I watched him breathe.
His pupils were dilated and his cheeks flushed. His hands were gripping the table so hard that his knuckles were white. His lips were parted and his teeth shone in the half dawn.
His eyes were fixed on the candle between us.
His concentration was evident in every line of his form, his very being– fragile and weakened– grasping onto the idea of life.
The candle was the only thing that kept him sane. The only thing that kept his mind from falling apart, like a skyscraper in a hurricane or a boat at sea with the waves crashing against the groaning hull.
With each mental assault his pupils widened and his cheeks grew redder until sweat dripped freely down his face.
His shoulders began to quiver. I could feel the fear, the self-doubt, vibrating in the air around us.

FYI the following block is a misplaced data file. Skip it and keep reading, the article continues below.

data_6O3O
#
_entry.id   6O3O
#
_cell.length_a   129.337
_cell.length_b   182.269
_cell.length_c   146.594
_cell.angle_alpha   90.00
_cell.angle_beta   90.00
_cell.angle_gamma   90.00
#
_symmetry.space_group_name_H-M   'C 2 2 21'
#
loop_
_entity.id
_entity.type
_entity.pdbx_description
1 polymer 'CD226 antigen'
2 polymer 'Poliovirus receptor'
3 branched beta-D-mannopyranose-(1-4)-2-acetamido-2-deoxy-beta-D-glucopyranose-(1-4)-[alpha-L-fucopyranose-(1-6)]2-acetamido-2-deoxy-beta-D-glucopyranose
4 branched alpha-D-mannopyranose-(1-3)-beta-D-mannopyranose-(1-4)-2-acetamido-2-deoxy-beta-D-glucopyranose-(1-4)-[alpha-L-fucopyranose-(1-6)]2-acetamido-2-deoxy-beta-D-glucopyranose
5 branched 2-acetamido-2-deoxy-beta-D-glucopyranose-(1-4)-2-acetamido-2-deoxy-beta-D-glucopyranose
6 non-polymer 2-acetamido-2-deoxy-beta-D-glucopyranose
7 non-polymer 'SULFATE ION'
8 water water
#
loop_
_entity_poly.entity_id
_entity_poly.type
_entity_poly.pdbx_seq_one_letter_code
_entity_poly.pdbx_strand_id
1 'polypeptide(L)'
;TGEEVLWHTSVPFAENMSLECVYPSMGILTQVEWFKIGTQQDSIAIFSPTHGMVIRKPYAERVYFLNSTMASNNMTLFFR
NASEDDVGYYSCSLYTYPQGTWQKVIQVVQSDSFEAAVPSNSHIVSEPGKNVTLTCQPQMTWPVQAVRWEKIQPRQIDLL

In that instant I knew that he could take no more. The fact surprised me. He had seemed such a promising boy– so ready for the test before him. But it’s always the promising ones that take the test before they’re ready.
I have never taken the test. Yet I have experienced it more times than I can count. Each of my pupils gets to a different place. The strength of their minds always surprises me. The weakness of mine scares me.
It is at this point that a question always comes to me: Am I the only one who is too scared to take the test? If that is true, then I have been justly punished for it– I have to watch as each promising young soul fails.
His fingers slid off the table as he flinched. The candle flame flickered and nearly went out. He had reached the end of his mental capacity.
I wanted to yell to him– to tell him that he was so close to succeeding, but I couldn’t.
I had to watch in silence as the next surge of doubt hit him.
It was all over in a moment. His eyes flicked up from the candle to meet mine, a silent plea evident in them.
Then he was gone.
He had failed.